While many of interiors featuring tiles are detailed, dramatic, decorative and decadent, there is also a place for spaces that are stark, rigorous and pared back. However, for this to truly work, the designer has to have a clear vision … and a sympathetic client.
Both conditions were clearly met at the Bazillion Apartment, Vilinius, Lithuania. Here YCL Studio drew a clear line between day and night in this pied-à-terre for two, while simultaneously blurring the conventional division between ‘wet’ and ‘dry’ parts of the dwelling.
This compact 45 sq. metre apartment, is essentially one open space that is divided in two by a single, ceramic-clad wall. YCL’s designers conquered and divided the space with an oblique tiled wall that splits the interior into two equal parts; one containing the living area and kitchen, the other the bedroom and bathroom. The former is cool and light, the latter warm and massive.
The cool part has a white wooden floor, a white ceiling and white walls, while the floor and walls of the warm part are covered in tiles in three shades of an earthy reddish brown. The specified tiles are from Agrob Buchtal’s Goldline range. With its warm colours and fine gloss effects, Goldline creates an exclusive and comfortable ambience. Goldline comes in six hues: golden ochre, golden sienna, golden brown, golden cream, golden grey and golden black. The available formats are 150 by 150, 150 by 300, 250 by 250 and 125 by 250mm. The range is completed by nosing tiles, skirting pieces, stair tiles, edges, strip tiles, corners and decorative borders.
At the Bazillion apartment, concrete ceiling has been painted to complement the warm hue of the terracotta-coloured tiles.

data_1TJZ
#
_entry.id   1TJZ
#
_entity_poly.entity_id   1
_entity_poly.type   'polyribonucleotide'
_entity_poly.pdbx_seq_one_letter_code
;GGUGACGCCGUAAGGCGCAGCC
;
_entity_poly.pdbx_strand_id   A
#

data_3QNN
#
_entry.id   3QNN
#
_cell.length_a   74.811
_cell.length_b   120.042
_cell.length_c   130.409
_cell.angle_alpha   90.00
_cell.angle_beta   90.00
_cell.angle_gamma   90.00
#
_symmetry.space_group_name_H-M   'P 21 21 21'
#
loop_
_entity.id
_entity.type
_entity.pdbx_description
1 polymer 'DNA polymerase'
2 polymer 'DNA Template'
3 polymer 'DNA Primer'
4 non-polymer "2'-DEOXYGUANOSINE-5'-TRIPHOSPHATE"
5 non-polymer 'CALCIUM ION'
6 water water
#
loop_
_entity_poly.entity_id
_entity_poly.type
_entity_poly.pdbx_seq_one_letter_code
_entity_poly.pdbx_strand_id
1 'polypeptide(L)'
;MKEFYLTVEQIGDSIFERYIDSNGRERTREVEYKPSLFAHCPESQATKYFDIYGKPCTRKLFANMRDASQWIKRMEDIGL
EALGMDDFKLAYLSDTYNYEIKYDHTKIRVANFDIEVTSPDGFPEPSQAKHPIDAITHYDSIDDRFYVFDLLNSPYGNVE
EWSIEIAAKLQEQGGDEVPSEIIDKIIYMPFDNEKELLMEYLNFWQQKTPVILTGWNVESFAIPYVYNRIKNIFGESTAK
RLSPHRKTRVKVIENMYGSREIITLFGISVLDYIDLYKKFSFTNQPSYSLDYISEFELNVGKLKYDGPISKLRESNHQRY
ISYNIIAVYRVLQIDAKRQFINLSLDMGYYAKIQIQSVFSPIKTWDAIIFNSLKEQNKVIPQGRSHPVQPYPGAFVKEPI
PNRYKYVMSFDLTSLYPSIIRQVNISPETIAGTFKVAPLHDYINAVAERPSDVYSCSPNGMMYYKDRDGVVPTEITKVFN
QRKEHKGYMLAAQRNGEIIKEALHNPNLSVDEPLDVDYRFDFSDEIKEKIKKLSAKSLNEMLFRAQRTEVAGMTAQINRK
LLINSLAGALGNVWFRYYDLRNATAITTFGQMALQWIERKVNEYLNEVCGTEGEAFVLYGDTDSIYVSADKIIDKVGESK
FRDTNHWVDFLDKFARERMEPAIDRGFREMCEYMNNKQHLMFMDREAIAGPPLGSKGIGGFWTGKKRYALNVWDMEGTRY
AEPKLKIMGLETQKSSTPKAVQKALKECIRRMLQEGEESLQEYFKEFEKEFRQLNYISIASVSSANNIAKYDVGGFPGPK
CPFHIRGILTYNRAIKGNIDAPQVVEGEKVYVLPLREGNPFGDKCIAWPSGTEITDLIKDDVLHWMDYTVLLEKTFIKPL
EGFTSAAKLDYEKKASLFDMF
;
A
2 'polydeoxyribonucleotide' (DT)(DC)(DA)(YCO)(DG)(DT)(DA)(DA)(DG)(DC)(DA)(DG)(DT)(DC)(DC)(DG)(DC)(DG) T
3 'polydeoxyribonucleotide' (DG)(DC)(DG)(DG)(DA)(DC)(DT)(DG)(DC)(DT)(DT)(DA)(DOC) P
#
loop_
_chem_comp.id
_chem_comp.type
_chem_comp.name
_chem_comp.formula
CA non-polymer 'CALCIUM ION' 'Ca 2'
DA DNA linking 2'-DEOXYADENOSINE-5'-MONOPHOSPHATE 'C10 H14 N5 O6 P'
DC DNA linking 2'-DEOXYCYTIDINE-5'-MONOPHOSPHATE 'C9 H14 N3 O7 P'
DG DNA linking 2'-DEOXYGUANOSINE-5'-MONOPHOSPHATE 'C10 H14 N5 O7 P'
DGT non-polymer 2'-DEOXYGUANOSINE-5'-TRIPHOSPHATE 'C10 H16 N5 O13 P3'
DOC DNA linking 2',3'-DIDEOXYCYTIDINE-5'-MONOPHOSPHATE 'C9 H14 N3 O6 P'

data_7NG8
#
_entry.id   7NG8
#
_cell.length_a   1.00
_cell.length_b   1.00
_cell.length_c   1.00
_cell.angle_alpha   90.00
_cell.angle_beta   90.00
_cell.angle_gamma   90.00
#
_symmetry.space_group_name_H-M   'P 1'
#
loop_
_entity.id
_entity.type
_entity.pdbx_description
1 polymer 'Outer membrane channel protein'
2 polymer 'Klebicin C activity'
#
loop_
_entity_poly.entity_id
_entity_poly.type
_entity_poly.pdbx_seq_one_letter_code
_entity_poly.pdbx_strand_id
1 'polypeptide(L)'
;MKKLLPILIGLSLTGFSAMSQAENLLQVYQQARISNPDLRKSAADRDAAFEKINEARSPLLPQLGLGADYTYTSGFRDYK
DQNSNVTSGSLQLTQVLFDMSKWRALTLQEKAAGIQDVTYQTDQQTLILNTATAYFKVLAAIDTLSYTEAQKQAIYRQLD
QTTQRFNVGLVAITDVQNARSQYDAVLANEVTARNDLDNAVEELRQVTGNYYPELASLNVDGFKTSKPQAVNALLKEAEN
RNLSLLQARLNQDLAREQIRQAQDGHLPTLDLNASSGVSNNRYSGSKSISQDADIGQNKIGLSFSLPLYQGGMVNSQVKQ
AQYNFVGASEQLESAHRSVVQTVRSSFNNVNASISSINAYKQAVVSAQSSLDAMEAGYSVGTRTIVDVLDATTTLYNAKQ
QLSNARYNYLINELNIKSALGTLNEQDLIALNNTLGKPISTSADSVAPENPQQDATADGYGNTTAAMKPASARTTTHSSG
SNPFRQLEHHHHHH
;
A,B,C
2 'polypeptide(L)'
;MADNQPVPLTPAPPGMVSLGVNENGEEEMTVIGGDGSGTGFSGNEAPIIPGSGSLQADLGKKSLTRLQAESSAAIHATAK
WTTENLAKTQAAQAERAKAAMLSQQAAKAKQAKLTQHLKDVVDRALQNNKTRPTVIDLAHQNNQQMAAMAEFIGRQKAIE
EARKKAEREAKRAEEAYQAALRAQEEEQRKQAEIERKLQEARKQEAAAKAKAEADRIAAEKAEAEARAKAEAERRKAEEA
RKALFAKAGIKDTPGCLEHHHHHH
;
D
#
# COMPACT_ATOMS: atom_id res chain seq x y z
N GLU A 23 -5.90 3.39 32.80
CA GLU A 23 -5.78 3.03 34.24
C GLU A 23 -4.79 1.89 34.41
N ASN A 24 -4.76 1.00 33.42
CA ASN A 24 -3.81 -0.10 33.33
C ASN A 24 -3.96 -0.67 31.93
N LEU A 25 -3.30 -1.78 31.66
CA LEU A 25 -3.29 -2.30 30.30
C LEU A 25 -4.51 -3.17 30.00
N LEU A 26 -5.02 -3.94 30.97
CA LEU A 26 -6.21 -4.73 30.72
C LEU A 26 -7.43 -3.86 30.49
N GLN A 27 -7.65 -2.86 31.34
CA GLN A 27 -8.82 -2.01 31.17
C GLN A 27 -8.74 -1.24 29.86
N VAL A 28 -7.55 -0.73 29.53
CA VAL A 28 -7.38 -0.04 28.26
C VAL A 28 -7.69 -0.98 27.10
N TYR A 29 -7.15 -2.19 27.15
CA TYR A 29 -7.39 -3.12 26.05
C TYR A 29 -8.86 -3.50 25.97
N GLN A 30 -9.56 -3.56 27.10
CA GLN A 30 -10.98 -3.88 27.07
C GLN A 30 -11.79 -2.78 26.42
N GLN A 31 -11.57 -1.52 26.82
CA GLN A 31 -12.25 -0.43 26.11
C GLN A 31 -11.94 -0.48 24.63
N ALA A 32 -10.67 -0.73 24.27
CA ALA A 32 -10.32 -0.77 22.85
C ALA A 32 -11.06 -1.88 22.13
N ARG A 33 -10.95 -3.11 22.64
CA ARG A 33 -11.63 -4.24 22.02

The two contrasting parts of the interior are tied together by furniture in black, white and grey. The absence of any colour other than terracotta has a powerful effect, giving the space the unusual impression of a partially-coloured black-and-white movie.
Expressing these contrasting moods in a relatively confined space was the dominant design concept and drove every detail and decision on the project. Nothing was allowed to dilute this concept, resulting in an apartment with a strong and unconventional character.
The contrast selected – white wood versus terracotta-coloured ceramics – is not only strong in itself, but contains an intriguing twist. The conventional division in apartments is based on the presence, or absence, of running water. Usually the kitchen, bathroom and toilet are grouped together and often treated as a unit. In this case, the material of choice for the ‘wet’ part of a dwelling is not applied in the kitchen, while the bedroom is clad with ceramics.
The terracotta tiles hint at the red bricks used throughout the Old Town. Moreover, the designers believed that ceramics could evoke the calm atmosphere they were seeking. Most importantly, perhaps, for the critical success of this interior is how the tiles have been liberated from their common, limited role and have become a central feature of the interior. In this way, the Bazillion Apartment convincingly underlines the versatility of ceramic tiles.
A new post by Joe Simpson, Diary of a Tile Addict, April 2017.